On My Mind
There is growing interest in Japanese-style Hoshin Kanri in the United States. Hoshin Kanri, also known as Policy Deployment and Policy Management, is a strategic improvement system that originated in Japan in the 1960s. It has been implemented in numerous organizations worldwide and is one of the four core components of TQM along with Cross-Functional Management, Daily Management, and Small Group Activities. Strategic Management activities typically precede Hoshin Kanri activities each year in practicing organizations leading to widespread organizational actions. Some of the Hoshin Kanri roots can be traced to the “Specification > Production > Inspection” control cycle described by Walter A. Shewhart in his classic 1939 book. Peter Drucker’s work on objectives—which led to the popularity of Management by Objectives (MBO)—also influenced Hoshin Kanri. One way Hoshin Kanri differs from MBO is that a Hoshin Kanri policy is composed of an objective (target/goal) and the strategies (means) to accomplish the objective. Both objectives and strategies are deployed throughout the organization during the Hoshin Kanri process. The research I conducted on four Deming Prize winning Indian organizations revealed some advice for beginners: keep the process simple at first; focus on a small number of objectives; make sure senior executives lead; train and involve all employees; link Hoshin Kanri activities to employee development; conduct regular reviews; and learn from other organizations, but don’t copy them. You can learn more about Hoshin Kanri by reading my Policy Deployment research paper located behind the RESEARCH tab on this website homepage.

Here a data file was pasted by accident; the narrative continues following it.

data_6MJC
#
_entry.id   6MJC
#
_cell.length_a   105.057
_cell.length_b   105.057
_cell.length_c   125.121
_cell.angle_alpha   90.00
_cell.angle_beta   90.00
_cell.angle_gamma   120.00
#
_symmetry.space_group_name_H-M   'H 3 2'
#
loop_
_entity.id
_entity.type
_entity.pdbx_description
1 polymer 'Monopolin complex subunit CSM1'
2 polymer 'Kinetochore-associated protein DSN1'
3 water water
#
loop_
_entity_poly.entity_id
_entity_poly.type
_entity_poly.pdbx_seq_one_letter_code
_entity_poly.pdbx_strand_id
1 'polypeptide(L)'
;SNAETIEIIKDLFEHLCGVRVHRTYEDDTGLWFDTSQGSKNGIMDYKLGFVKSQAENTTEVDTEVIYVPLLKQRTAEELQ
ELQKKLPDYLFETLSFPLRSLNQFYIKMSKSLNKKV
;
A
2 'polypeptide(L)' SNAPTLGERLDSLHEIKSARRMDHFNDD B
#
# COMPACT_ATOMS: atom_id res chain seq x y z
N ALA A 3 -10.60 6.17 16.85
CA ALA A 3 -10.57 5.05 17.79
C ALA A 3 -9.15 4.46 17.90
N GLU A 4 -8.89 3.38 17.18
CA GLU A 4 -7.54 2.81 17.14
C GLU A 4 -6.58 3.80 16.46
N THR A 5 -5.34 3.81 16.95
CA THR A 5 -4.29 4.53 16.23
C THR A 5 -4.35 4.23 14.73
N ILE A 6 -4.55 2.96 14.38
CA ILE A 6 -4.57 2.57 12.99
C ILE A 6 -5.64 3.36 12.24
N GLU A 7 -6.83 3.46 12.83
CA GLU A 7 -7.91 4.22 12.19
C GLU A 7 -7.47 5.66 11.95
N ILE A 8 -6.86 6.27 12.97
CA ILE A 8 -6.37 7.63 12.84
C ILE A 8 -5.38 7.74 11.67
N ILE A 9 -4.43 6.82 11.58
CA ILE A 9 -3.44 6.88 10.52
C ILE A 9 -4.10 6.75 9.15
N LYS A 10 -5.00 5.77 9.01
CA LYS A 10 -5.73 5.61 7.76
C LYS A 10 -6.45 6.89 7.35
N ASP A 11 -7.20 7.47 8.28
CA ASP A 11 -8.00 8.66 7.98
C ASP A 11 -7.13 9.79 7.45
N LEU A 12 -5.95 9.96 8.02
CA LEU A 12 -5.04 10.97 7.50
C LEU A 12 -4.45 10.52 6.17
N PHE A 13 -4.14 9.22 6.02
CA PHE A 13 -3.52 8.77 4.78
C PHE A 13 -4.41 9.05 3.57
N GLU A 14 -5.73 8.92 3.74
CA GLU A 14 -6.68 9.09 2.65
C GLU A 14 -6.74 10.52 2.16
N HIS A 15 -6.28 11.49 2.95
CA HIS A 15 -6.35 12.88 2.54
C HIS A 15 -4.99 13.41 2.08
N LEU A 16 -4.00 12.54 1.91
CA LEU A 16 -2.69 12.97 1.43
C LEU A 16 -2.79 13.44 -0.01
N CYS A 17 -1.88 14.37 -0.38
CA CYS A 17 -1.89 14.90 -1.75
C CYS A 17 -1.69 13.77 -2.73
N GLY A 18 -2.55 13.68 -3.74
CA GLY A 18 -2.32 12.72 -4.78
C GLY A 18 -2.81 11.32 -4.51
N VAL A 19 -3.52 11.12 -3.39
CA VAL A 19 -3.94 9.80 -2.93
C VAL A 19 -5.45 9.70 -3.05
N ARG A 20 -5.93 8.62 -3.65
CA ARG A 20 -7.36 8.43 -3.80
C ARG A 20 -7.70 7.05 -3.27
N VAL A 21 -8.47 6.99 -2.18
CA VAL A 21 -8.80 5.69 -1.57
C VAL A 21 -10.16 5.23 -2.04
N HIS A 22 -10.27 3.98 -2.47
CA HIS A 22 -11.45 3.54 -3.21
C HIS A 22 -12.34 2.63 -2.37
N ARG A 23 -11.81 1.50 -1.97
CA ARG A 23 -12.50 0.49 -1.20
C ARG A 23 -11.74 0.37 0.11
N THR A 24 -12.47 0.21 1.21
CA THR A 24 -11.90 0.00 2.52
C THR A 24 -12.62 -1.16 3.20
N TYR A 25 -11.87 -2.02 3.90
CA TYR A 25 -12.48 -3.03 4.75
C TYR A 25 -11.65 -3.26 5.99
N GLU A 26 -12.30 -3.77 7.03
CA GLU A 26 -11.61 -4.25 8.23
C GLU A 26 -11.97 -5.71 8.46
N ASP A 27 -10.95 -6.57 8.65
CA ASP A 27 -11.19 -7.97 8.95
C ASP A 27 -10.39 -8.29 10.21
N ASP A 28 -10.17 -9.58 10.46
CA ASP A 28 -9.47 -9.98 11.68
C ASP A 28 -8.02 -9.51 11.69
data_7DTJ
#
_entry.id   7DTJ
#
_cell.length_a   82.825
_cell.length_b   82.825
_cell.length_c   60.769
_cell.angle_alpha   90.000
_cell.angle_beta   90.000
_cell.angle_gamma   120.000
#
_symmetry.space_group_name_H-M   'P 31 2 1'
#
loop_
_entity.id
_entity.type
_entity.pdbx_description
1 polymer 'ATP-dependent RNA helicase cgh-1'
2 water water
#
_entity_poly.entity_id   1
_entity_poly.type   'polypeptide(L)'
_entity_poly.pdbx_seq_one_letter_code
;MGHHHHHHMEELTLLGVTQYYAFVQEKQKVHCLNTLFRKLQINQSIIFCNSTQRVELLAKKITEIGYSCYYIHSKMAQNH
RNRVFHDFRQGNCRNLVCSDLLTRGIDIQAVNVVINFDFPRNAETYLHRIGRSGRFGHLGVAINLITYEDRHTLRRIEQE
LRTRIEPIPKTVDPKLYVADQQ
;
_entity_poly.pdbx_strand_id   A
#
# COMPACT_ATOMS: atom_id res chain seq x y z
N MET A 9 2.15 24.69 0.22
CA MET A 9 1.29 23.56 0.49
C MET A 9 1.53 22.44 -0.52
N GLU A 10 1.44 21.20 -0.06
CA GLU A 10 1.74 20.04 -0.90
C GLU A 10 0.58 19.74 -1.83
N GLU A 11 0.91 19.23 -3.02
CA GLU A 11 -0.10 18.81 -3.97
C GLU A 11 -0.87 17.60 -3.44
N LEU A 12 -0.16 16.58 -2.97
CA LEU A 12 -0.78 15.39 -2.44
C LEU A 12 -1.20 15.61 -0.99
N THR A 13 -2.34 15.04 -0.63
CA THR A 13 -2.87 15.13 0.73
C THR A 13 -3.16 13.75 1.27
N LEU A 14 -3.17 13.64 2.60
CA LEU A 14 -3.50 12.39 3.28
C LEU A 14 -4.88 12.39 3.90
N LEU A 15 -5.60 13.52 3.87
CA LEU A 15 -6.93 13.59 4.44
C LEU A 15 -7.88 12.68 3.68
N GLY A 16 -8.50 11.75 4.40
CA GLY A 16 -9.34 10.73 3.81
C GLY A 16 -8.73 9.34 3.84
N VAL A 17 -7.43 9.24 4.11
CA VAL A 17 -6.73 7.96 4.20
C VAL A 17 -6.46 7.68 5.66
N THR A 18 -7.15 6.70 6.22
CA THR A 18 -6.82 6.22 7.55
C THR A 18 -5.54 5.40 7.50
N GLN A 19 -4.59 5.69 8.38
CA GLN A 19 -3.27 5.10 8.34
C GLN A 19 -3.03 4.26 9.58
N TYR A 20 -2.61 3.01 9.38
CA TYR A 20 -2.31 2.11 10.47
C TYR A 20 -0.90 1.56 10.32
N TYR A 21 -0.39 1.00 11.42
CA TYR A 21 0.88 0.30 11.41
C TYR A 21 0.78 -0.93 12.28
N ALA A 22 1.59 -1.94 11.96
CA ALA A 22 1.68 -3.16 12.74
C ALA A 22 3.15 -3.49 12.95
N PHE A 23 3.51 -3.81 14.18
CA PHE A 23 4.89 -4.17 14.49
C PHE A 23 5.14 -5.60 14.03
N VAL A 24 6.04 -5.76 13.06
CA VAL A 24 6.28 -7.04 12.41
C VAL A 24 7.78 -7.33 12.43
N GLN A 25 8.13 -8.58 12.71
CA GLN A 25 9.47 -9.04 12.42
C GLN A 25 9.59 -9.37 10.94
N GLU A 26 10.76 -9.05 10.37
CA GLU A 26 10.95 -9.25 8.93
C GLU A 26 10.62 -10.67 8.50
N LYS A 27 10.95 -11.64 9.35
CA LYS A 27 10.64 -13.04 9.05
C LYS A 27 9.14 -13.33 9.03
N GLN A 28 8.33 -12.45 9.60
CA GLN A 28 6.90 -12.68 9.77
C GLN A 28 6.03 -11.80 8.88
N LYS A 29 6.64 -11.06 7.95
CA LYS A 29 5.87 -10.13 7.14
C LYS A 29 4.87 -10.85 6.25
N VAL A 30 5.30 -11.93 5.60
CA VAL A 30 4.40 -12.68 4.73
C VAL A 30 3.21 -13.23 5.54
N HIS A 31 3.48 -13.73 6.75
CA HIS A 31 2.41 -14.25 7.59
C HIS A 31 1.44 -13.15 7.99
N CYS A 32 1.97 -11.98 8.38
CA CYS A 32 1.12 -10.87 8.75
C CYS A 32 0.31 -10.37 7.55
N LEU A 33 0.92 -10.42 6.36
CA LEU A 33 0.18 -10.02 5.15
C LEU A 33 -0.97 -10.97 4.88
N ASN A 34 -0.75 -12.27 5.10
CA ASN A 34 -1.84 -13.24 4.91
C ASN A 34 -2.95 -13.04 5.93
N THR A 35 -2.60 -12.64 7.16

Few professional athletes have exhibited as much class during their career as Mariano Rivera of the New York Yankees. Incidentally, he is also the greatest end-of-game pitcher (closer) to ever play the game and a certain future inductee into the Major League Baseball (MLB) Hall of Fame. Rivera was the last MLB player to wear the number “42” which was Jackie Robinson’s number. He had another amazing season this year after coming back from a freak non-game outfield injury that occurred last year. He ended his career at Yankee Stadium in classic Rivera fashion by retiring all four batters he faced.
The Fifth Annual Advanced Strategic Improvement Practices Conference was a great success again this year. A big “thank you” is due the presenters: Robert Netzer, Dr. Andy Van de Ven, Barb Spurrier, Bob Mitchell, Sara Rose, Vern Campbell, Jeff Ziegler, Jim Nelson, Kristine Zelinski, Cathy Reiter, Melissa Lenk, Jordan Olson, Jim Buckman, Cathy Moeger, and Lou Schultz. I will be conducting two more public seminars this year: Strategy Tools for Continuous Improvement on October 22 and Creating Successful Standards on November 6.
I recently re-read the class book on strategy by Thomas C. Schelling titled, The Strategy of Conflict. He won a Nobel Laureate in Economics in 2005. This book beautifully integrates the concepts of strategy, conflict, negotiation, and game theory. While many of the examples relate to foreign policy, the content can be applied to any type of organization where strategic decisions have to be made in times of uncertainty. Whether you are trying to understand the conflict in Syria or the competitive battle between Apple and Samsung, this book will enhance your strategy toolset.